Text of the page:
My wife and I wanted to go backpacking over 4th of July weekend...we had a three-day weekend on our hands and no idea where to go. In thinking about options, it dawned on me that my favorite hiking trip was into the Maroon Bells-Snowmass wilderness a few years prior, and that I hadn't really explored much in that area (since there are no 14ers around...which has historically been my motivation for exploration!). So, after looking at some maps, I settled on the Raggeds Wilderness, located just north and west of Crested Butte, Colorado. I knew that the area was gorgeous as I'd spent some time exploring Kebler Pass and Ohio Pass a few years back.
Of course, picking the area was just the first step; next, I had to determine what trails to take. I really wanted to do a loop or shuttle hike so we wouldn't have to double back on our trail - this would allow us to see a continuous changing landscape...unfortunately, it was just the two of us and I didn't trust the idea of hitchhiking back to my car after a long day of hiking - so the shuttle hike was out...that left us with loops.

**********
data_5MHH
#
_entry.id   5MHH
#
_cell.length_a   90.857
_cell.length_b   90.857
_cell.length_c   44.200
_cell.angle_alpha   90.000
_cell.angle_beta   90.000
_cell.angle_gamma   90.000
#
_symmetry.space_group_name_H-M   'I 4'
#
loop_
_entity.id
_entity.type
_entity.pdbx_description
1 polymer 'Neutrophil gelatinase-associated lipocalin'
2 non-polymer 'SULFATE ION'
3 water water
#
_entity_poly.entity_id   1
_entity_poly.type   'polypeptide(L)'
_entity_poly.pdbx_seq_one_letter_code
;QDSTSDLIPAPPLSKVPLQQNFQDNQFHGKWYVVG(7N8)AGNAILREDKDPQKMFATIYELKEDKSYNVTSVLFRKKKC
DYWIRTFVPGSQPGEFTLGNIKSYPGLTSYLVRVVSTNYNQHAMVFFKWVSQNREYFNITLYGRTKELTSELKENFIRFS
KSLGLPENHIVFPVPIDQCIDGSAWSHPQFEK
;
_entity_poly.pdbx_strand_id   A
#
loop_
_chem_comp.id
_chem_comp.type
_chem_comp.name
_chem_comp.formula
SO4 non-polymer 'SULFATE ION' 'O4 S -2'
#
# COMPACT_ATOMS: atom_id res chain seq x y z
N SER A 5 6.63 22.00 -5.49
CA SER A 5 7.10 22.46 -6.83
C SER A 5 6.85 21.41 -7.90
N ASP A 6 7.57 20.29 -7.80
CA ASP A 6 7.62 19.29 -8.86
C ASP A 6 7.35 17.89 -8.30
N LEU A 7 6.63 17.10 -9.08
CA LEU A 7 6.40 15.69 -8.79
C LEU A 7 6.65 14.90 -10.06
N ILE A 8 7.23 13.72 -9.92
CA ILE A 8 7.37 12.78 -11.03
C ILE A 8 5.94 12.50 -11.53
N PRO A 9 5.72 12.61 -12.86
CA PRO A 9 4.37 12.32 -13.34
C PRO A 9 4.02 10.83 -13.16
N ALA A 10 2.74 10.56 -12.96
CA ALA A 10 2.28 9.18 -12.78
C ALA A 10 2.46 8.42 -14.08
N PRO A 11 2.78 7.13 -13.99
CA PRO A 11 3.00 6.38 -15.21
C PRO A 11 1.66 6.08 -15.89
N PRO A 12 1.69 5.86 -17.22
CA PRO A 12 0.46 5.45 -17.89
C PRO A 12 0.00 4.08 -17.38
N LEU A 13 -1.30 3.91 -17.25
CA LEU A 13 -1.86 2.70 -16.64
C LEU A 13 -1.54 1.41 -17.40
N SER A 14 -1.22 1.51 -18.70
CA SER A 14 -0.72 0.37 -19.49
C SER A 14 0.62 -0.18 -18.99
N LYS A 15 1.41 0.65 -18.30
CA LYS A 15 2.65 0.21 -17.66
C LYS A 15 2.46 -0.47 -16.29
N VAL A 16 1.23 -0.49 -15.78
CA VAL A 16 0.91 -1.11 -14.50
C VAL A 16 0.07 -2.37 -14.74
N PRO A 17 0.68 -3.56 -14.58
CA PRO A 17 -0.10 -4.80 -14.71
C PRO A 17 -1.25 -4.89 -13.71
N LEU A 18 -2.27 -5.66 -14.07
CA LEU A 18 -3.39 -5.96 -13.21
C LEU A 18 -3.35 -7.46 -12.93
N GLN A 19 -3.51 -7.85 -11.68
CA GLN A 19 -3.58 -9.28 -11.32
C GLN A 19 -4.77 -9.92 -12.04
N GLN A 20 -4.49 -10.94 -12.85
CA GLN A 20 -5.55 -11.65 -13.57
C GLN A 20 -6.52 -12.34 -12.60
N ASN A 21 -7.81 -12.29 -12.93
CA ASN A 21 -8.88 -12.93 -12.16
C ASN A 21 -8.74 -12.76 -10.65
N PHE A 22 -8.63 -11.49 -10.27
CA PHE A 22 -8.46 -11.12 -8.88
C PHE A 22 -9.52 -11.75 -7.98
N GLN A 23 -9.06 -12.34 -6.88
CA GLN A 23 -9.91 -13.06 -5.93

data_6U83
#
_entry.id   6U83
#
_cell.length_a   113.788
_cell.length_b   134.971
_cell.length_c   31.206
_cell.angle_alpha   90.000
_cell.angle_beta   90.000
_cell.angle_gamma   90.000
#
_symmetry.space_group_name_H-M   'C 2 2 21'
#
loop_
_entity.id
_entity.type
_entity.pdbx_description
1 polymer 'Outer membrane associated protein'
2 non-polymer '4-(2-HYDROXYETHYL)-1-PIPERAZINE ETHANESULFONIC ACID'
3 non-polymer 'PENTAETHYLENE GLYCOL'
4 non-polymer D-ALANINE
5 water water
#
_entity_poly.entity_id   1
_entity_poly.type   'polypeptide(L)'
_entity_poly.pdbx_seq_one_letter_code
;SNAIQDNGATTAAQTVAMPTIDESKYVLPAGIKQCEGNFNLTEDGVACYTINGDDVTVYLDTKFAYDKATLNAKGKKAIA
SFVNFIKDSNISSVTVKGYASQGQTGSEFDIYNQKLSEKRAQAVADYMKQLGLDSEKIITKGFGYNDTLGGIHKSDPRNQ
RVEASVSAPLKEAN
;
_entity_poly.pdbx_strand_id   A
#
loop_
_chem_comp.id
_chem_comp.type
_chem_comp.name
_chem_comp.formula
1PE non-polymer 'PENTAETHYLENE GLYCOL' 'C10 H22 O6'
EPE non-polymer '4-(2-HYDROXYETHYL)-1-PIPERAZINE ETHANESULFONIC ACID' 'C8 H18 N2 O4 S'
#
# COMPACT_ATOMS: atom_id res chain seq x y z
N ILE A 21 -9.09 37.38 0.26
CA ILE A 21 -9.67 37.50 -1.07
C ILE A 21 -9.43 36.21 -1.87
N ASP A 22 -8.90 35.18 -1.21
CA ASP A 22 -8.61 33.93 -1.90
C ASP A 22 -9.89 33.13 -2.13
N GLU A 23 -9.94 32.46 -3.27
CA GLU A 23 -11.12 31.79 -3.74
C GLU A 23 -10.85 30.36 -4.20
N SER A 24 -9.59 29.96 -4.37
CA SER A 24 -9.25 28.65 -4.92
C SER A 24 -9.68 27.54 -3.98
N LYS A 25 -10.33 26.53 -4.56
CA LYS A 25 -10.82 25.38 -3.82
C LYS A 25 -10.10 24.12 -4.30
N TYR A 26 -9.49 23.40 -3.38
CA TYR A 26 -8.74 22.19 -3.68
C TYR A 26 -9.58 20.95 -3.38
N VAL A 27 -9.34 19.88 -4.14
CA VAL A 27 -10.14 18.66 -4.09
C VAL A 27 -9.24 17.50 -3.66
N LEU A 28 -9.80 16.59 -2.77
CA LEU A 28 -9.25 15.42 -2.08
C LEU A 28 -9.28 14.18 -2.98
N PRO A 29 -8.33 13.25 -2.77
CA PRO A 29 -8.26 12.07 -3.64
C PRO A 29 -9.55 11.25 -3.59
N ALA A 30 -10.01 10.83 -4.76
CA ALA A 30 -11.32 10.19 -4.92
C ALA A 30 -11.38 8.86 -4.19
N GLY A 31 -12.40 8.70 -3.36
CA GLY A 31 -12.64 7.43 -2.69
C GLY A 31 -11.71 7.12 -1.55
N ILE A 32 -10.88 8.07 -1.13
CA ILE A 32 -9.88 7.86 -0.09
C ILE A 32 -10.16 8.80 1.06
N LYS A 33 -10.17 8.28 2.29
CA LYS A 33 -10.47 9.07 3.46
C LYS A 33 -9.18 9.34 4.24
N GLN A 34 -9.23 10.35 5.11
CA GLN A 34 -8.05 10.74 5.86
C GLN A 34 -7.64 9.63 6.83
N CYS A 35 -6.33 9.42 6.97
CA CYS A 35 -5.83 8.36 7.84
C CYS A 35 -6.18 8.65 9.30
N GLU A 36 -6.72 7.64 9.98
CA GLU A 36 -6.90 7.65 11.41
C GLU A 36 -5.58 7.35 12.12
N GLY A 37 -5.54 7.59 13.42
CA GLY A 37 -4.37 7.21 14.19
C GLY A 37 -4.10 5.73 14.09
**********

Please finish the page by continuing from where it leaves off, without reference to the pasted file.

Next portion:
So, I did what anyone does these days: search the internet! I found a few suggested routes, and I settled on one in particular based on a forum post. The route headed up Oh-Be-Joyful Pass, then followed Daisy Pass Trail away from Daisy Pass up and over an unnamed pass (which I've heard to be called Garfield Pass) next to Garfield Peak, then down into Peeler Basin, connecting up with Gunsight Pass Road back down to the Oh-Be-Joyful trailhead.
We left Denver the morning of July 3rd, planning to reach the trailhead and hike in as far as we could make it on that day. We arrived at the trailhead at about 3pm (about 5.5 hours after leaving Denver) and started to gear up. There was a pretty sizeable campground at the trailhead that was full up for the holiday weekend (maybe 20-30 spots?) and a pit toilet.